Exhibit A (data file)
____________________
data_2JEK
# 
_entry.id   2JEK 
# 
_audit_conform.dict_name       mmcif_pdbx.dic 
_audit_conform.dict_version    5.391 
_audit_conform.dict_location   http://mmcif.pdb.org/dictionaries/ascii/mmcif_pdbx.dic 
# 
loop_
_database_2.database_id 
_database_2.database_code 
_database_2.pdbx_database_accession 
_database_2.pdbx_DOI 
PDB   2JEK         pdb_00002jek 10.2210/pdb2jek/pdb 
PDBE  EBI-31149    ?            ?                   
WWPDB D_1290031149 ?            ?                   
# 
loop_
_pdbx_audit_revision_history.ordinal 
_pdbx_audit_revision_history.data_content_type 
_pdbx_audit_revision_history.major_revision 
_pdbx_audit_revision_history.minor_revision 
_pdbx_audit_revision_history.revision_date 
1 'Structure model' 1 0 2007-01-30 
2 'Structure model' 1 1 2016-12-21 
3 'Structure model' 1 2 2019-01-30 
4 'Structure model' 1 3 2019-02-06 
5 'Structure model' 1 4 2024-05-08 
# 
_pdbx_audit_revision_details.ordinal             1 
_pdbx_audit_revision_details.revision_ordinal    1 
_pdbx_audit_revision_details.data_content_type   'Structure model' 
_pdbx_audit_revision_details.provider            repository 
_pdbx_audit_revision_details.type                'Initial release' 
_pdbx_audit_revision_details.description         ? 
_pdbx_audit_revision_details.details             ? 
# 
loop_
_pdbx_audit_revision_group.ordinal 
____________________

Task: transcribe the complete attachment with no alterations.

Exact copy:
data_2JEK
# 
_entry.id   2JEK 
# 
_audit_conform.dict_name       mmcif_pdbx.dic 
_audit_conform.dict_version    5.391 
_audit_conform.dict_location   http://mmcif.pdb.org/dictionaries/ascii/mmcif_pdbx.dic 
# 
loop_
_database_2.database_id 
_database_2.database_code 
_database_2.pdbx_database_accession 
_database_2.pdbx_DOI 
PDB   2JEK         pdb_00002jek 10.2210/pdb2jek/pdb 
PDBE  EBI-31149    ?            ?                   
WWPDB D_1290031149 ?            ?                   
# 
loop_
_pdbx_audit_revision_history.ordinal 
_pdbx_audit_revision_history.data_content_type 
_pdbx_audit_revision_history.major_revision 
_pdbx_audit_revision_history.minor_revision 
_pdbx_audit_revision_history.revision_date 
1 'Structure model' 1 0 2007-01-30 
2 'Structure model' 1 1 2016-12-21 
3 'Structure model' 1 2 2019-01-30 
4 'Structure model' 1 3 2019-02-06 
5 'Structure model' 1 4 2024-05-08 
# 
_pdbx_audit_revision_details.ordinal             1 
_pdbx_audit_revision_details.revision_ordinal    1 
_pdbx_audit_revision_details.data_content_type   'Structure model' 
_pdbx_audit_revision_details.provider            repository 
_pdbx_audit_revision_details.type                'Initial release' 
_pdbx_audit_revision_details.description         ? 
_pdbx_audit_revision_details.details             ? 
# 
loop_
_pdbx_audit_revision_group.ordinal 